Military & Aerospace

Multiple Origin Fleet: Complexities for the IAF
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Issue Vol. 31.4 Oct-Dec 2016 | Date : 06 Mar , 2017

India has learned the hard way that a unilateral desire for peace cannot bring about peace. A country can enjoy peace only if it can defend peace. The US offer of the most high-end weapon systems and to transfer F-16/F-18 entire assembly line to India with full transfer of technology is alluring. Whether that will upset the already floundering, cost-prohibitive FGFA programme with the Russians will be a test of time. Sorting out logistics chains and improving serviceability of the varied fleet of aircraft in its inventory should get priority.

India has learned the hard way that a unilateral desire for peace cannot bring about peace…

The Indian Air Force (IAF) was formed through an Act of 1932 and the first Squadron came up on April 01, 1933. Then known as the Royal Indian Air Force (RIAF), it imbibed rich British aviation practices and also gained operational experience in the Burma Campaign of World War II. At the time of independence, the IAF inherited a few of the aviation assets including Hawker Tempest and Spitfires. The French were the first to offer their fighter aircraft in the early 1950s. The Americans also reluctantly offered a few helicopters. By the late 1950s, India had received Soviet-built medium-lift transport aircraft, the An-12 and a top-of-the-line MiG-21 fighter. With this was to begin a relationship which would one day make up for nearly 75 per cent of the inventory of the IAF of Soviet/Russian origin.

From the 1990s onwards, equipment also came from some other European countries, Israel and later, the USA. Meanwhile Hindustan Aeronautics Limited (HAL) which was an established aircraft industry, began manufacturing. Its initial approach was mostly to licence-build foreign aircraft, the French Allouette, British Gnat and the Russian MiG series among others. Sourcing from different countries had its own complexities of mixed inventories of spares and overhaul management. This sometimes resulted in lower aircraft serviceability and higher maintenance cost. Also, in many cases, the Life Cycle costs increased substantially.

British Aircraft

The 1950s saw the addition of British De Havilland Vampire, English Electric Canberra twin-engine jet-powered medium bomber, its photo-recce variant and the B-24 Liberators. Initial British transport aircraft were Oxford, Auster, Devon and Vickers Viscount. The light-weight swept-wing fighter Folland Gnat was with the IAF from 1958 to 1978. They played a stellar role in the 1965 and 1971 wars with Pakistan and were christened the ‘Sabre-slayers’. The famous Keelor brothers and the IAF’s first and only Param Vir Chakra Nirmaljit Singh Sekhon, earned their name and valour on the Gnat aircraft.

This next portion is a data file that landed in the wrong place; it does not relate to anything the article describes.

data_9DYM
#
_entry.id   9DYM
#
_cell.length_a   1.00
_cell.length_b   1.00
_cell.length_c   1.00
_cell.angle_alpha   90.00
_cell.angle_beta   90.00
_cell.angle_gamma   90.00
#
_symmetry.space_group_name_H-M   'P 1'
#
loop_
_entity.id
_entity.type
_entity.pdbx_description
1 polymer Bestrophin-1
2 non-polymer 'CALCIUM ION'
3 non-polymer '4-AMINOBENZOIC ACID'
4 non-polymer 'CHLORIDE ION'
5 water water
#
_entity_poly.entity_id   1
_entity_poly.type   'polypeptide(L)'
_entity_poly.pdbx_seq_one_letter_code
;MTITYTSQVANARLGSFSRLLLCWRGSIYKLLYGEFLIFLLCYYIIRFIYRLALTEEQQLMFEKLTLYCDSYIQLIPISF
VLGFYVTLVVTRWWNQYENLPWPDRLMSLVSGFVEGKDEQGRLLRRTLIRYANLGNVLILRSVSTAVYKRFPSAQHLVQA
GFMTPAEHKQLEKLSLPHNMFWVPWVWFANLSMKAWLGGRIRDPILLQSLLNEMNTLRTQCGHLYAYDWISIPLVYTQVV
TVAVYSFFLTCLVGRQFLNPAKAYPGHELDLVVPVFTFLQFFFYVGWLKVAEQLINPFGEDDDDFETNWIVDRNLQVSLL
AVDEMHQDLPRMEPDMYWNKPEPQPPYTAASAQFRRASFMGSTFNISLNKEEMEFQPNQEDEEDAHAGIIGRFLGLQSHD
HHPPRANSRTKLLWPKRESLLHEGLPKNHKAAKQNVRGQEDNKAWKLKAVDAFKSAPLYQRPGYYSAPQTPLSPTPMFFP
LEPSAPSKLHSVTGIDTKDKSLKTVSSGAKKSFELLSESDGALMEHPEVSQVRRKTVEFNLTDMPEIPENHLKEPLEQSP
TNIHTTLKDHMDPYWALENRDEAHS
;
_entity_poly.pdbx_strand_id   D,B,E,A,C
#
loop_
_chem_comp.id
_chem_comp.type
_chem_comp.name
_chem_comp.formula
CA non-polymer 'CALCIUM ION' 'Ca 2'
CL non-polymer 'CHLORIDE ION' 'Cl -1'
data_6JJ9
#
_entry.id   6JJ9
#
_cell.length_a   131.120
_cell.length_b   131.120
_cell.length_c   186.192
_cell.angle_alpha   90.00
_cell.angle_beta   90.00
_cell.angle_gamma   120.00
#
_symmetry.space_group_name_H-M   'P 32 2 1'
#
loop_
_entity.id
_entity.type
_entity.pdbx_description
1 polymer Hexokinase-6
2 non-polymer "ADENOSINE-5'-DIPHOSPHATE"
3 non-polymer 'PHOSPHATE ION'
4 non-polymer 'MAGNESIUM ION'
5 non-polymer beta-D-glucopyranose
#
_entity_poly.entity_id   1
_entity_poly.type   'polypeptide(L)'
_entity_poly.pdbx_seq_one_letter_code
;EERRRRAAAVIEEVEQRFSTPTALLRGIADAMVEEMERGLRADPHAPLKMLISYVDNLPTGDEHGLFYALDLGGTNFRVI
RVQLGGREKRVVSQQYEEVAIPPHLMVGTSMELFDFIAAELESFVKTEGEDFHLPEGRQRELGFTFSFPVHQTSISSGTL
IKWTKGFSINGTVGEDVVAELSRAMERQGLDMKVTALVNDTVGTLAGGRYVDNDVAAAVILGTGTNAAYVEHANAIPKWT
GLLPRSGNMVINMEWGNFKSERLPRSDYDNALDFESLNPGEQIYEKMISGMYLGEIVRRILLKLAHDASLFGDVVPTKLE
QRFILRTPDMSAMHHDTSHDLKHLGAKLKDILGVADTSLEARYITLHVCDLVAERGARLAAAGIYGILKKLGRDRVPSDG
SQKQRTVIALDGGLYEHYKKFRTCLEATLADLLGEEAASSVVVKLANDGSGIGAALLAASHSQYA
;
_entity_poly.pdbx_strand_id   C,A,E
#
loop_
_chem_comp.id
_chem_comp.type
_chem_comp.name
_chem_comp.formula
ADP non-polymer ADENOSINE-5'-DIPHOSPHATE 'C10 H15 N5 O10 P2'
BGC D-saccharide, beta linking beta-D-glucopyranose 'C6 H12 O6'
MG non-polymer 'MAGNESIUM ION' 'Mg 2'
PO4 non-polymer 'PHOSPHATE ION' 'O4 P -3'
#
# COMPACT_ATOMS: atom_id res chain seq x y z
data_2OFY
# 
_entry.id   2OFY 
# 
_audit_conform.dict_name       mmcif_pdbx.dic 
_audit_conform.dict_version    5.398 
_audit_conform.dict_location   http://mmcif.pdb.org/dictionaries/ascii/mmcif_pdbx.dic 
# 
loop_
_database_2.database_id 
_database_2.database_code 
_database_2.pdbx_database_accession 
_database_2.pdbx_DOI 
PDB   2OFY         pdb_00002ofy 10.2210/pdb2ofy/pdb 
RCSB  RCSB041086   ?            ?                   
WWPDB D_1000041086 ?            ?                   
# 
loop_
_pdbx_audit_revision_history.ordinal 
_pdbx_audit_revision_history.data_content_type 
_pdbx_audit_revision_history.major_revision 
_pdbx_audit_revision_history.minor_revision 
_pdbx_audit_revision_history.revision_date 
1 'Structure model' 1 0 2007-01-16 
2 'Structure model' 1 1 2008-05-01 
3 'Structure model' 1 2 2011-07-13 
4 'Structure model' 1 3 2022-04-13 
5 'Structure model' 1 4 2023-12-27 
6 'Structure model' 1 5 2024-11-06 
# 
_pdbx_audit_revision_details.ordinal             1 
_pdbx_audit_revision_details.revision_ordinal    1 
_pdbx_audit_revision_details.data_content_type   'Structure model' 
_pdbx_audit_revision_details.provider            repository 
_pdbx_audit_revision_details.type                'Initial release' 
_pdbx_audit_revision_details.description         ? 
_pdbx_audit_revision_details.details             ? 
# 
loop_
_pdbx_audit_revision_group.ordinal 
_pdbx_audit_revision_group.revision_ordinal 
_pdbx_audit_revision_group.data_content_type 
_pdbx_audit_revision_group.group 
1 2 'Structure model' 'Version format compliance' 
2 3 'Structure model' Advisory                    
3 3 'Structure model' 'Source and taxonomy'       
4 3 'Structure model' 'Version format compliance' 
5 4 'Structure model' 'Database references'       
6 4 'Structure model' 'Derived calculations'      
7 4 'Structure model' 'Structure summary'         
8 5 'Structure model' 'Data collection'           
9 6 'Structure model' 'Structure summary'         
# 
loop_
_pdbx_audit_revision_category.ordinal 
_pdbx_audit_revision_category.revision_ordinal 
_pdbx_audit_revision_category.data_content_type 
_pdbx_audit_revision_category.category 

The erstwhile Soviet Union, now Russia has been India’s time-tested friend since the 1950s…

The Hawker Hunter ground attack aircraft joined the IAF in 1957. The SEPECAT Jaguar, the Anglo-French deep penetration strike aircraft were ordered in 1978 and 120 were built by HAL under licence. The IAF has since sponsored major avionics updates through HAL, including the Display Attack Ranging Inertial Navigation (DARIN) system, autopilot, cockpit avionics, weapons and radar. The IAF currently has 125 aircraft in five Squadrons. There is a plan to re-engine the aircraft with the more powerful Honeywell F125IN engine. Jaguars could fly till 2030. 89 Hawker Siddley HS-748 medium turboprop aircraft were licence-produced in India by HAL. A few of these aircraft are still used for communication duties. HAL’s HT-2 basic piston engine trainer and HAL-built Kiran (HJT-16) intermediate jet trainer were influenced by the British Chipmunk and Jet Provost designs respectively. Kirans have the Rolls-Royce Viper engine and later versions Bristol Siddeley Orpheus engine. BAE Systems Hawk Mk 132, a British single-engine Advanced Jet Trainer is used for training and low cost combat. Being built by HAL under licence, the numbers will soon be around 120.

The French Connection

Prime Minister Modi’s Government has decided to restrict initial MMRCA plan of 126 aircraft to only 36 Rafale jets. The Rafale had won the MMRCA competition due its specification compliance and lower life-cycle cost. The long drawn negotiations with Dassault for 36 aircraft are reportedly in their final stages. The French had supported India during the Cold War and have also tacitly supported India as a nuclear power. Aviation has been a real solid pillar in the Indo-French relationship since the early fifties. India had acquired 104 Dassault Ouragans initially and they were replaced by Mystere IVAs in 1957. On September 07, 1965, an Indian Mystere shot down a Pakistani Lockheed F-104 Starfighter in a raid over Sargodha. 12 Breguet Alize carrier-based anti-submarine warfare aircraft were acquired by the Indian Navy and operated from aircraft carrier Vikrant.

Over 300 Aerospatiale Allouette III Light Utility Helicopter were manufactured under licence by HAL. Christened ‘Chetak’, the later lighter versions ‘Cheetah’ and ‘Cheetal’ were for high altitude operations in areas such as the Siachen glacier. The IAF purchased Dassault Mirage-2000 fighters in 1984 and the same have been upgraded to Mirage-2000-5 Mk II standard recently. Mirages will fly in the IAF beyond 2030. HAL carries out overhaul of Mirage aircraft and its engines. Most components and spares still come from abroad.

The Soviet Union helped India set up three new factories for HAL at Nasik (aircraft), Koraput (engines) and Hyderabad (avionics)…

Meanwhile, the IAF continues to wait for the finalisation of the Rafale contract to partially make good its depleting fighter assets. There is a possibility that a large Indian corporate organisation may get the contract to build the remaining 90 aircraft as part of Make-in-India programme. The Rafale will bring in new technologies requiring HAL and private industry to imbibe the same. Indian civil aviation has a large Airbus aircraft fleet.